Greeks name God and Goddess in competition

It was a night filled with colorful talent, swim suits, dancing, sparkling dresses, and lots of skin when Phi Sigma Sigma hosted the annual Greek God and Goddess Pageant Monday evening.

Competing for the crowns were 18 contestants from various Greek organizations.

After fierce competition, Jennifer Prague of Lambda Phi was named Greek Goddess. Patrick Murphy of Pi Lambda Phi and Vasco Lopes of Sigma Alpha Mu shared the title of Greek God.

“I was surprised there was a tie,” Phi Sigma Sigma’s Aileen McDermott said. “We were caught a little off guard. I had to give the crown to one guy and the sash and the flowers to the other.”

All of the contestants were handpicked by each organization. They were judged by the sorority and fraternity presidents in four areas: Greek wear, swim wear, evening wear, and talent.

“The show was very well planned out by Phi Sigma Sigma,” student Peter Foglio said.

The candidates began by modeling various layers of clothing sporting the name of their Greek organization, which was followed by a modeling of swim suits.

Among the crowd’s favorite performances in this category was Prague’s rendition of “Bad Boys” in a black bikini bathing suit, complete with a toy gun and handcuffs. You could almost see the dollar bills creeping out of onlookers’ pockets.

During the talent segment, Lopes did a dance reminiscent of Saturday Night Fever and Murphy solved a Rubik’s cube in under three minutes.

“I like the talent part because it’s interesting to see what people can do,” McDermott said.

David Starosciak, who came in second place for Greek God, impressed many in the audience when he sang the Dashboard Confessional song “Remember to Breathe.”

“The singing was really good,” said Jennifer Abreu of Gamma Phi Beta.

The contestants then modeled their favorite evening wear in various creative ways. Second place contestant Rosalie Maiale of Gamma Phi Beta wore a sparkling light pink dress, prancing to the Cinderella tune “A Dream is a Wish Your Heart Makes” and leaving a shoe on stage behind her.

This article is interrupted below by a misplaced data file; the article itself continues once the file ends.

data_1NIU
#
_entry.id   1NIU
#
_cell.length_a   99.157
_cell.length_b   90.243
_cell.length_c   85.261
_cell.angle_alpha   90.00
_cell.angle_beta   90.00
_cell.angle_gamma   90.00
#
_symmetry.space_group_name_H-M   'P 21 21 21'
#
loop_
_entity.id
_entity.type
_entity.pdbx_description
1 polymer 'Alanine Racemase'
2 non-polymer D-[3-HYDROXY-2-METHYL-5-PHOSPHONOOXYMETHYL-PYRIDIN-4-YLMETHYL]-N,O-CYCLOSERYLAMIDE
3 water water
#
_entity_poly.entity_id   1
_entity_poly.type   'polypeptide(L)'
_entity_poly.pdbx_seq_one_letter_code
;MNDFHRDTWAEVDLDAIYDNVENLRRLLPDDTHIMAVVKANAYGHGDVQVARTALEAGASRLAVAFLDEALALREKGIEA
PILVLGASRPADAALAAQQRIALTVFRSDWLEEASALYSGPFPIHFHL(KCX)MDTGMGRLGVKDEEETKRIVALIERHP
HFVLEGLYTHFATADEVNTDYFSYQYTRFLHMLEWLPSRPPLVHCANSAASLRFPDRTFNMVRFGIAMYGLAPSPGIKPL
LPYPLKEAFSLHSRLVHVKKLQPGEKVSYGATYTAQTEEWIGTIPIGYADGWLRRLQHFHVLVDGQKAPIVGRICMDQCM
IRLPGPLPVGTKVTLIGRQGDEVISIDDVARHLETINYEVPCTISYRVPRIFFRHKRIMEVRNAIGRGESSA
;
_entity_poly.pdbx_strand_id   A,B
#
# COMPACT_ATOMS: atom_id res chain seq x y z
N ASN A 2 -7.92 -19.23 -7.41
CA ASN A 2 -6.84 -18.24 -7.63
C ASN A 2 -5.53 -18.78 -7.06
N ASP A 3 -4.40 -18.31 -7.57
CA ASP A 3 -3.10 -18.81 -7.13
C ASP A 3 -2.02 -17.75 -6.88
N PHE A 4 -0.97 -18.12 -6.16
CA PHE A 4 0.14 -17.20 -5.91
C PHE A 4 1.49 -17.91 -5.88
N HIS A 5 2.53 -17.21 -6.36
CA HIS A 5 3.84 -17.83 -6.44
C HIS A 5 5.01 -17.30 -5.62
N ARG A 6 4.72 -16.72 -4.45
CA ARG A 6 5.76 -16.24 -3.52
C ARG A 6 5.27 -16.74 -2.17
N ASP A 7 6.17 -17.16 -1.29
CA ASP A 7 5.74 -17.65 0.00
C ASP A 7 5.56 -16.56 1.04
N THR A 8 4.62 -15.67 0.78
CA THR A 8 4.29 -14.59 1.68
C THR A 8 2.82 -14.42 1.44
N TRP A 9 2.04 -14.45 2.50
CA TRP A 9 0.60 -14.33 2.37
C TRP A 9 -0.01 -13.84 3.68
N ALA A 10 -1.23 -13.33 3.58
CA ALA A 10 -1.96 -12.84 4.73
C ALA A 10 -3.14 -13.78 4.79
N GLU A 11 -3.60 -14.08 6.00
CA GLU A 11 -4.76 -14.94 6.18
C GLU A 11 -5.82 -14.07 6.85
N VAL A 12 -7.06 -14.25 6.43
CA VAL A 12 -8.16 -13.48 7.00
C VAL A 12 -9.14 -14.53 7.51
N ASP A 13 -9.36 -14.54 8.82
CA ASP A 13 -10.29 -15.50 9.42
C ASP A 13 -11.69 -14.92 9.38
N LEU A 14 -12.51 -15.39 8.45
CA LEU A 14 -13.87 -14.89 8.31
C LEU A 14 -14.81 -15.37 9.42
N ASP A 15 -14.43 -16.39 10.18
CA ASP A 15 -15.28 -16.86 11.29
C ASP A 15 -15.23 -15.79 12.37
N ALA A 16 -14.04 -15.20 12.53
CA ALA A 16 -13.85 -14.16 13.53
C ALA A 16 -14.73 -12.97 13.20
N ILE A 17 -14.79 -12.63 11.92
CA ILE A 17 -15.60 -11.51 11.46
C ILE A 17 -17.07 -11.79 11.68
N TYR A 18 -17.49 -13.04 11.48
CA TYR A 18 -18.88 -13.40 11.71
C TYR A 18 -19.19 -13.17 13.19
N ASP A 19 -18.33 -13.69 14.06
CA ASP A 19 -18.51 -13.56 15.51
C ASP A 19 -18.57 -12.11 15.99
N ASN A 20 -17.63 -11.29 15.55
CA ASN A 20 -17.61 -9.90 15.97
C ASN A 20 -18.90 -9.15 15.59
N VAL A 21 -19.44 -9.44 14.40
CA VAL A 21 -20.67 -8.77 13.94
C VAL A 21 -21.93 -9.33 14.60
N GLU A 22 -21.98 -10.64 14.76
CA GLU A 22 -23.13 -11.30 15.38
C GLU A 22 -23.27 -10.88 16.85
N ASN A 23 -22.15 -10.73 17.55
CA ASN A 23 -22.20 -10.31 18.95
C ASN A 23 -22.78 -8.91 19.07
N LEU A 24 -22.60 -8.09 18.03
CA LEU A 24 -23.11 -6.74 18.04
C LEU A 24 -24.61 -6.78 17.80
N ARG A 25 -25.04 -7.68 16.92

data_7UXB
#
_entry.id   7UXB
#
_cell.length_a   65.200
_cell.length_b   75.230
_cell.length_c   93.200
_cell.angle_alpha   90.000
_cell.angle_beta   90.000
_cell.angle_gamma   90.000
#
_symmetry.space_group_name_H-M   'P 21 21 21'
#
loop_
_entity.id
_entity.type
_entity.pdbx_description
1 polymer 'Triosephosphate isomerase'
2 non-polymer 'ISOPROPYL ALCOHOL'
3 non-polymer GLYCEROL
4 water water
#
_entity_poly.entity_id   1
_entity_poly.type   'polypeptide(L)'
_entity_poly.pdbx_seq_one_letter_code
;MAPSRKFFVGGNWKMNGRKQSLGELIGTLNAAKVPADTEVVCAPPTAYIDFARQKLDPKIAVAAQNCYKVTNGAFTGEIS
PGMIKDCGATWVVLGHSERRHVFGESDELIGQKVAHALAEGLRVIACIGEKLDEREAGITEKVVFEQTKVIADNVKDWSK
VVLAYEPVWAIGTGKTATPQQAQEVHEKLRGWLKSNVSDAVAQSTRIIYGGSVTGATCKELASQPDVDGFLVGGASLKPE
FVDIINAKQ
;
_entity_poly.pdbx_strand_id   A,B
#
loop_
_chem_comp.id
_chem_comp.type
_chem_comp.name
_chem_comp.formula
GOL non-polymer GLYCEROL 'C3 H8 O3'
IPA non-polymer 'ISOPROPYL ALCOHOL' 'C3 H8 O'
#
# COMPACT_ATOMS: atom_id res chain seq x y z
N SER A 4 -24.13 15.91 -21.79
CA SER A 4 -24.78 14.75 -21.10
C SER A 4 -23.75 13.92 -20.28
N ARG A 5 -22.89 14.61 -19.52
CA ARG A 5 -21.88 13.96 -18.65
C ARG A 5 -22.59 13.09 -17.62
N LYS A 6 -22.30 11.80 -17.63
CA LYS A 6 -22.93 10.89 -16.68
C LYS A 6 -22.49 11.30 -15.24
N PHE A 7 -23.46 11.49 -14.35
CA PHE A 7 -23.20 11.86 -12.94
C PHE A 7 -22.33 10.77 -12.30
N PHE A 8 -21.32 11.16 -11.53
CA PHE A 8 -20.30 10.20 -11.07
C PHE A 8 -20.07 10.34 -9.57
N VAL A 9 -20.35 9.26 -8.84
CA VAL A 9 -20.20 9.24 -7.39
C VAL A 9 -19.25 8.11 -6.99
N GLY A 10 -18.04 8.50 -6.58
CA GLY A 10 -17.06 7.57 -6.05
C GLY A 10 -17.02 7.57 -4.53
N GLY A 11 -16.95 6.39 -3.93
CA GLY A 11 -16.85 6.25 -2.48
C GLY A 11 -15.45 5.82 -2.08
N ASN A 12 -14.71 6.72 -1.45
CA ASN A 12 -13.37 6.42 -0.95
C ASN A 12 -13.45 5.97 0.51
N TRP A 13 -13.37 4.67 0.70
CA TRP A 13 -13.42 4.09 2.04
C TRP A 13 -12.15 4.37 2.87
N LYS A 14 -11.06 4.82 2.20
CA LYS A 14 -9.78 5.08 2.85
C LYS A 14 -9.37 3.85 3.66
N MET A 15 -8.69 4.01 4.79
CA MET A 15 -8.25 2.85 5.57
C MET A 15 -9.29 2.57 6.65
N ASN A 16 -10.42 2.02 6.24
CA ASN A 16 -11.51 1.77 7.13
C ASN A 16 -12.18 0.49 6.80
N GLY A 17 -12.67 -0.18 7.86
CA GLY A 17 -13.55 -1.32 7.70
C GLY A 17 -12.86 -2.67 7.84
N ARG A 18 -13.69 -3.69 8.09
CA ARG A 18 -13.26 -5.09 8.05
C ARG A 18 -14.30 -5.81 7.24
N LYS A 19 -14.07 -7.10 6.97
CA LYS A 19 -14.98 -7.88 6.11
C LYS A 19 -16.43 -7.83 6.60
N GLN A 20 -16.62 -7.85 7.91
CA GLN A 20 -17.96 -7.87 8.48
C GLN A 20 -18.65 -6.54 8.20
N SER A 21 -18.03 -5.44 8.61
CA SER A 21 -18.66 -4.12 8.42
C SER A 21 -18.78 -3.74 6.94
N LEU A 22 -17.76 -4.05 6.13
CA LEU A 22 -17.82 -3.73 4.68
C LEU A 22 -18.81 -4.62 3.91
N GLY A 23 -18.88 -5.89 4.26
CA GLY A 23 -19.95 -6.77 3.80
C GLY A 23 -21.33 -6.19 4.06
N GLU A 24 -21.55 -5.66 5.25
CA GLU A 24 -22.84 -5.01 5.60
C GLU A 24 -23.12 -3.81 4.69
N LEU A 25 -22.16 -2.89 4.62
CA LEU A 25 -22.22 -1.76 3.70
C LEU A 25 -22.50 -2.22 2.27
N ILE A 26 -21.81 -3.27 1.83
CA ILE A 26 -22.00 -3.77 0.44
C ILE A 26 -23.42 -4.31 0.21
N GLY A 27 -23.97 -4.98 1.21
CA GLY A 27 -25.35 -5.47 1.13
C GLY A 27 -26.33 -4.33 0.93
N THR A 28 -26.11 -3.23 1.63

“She performed to the best of her abilities,” Abreu said.

While last year’s competition seemed more intense, the 2005 Greek God and Goddess Pageant seemed to be a bit more lighthearted.

“I didn’t think the crowd was as into it as in the past, but everyone enjoyed it,” McDermott said.

Some students within the Greek organizations felt that the show served to unify the Greek community.

“It’s one of the few events all the fraternities and sororities partake in,” said Richard Barquero of Sigma Phi Epsilon.

Other students felt that the nature of the Greek God and Goddess Pageant created a gap among the Greek organizations.

“Competition yields division,” Sigma Phi Epsilon Vice President Chris Nieves said.

While the majority of those in attendance enjoyed the show, some students felt that it would have been more impartial if the candidates were judged by faculty or people not affiliated with the organizations instead of by the sorority and fraternity presidents.

“The decision (the judges) make is influenced by some bias,” Barquero said. “Anything with students judging breeds bias because everyone knows each other.”

But despite any bias the judges may have had, most people felt that the crowns were well earned by Prague, Murphy and Lopes.

“I think the judges made good choices,” McDermott said.

Abreu added,”The people who won really gave the crowd some entertainment.”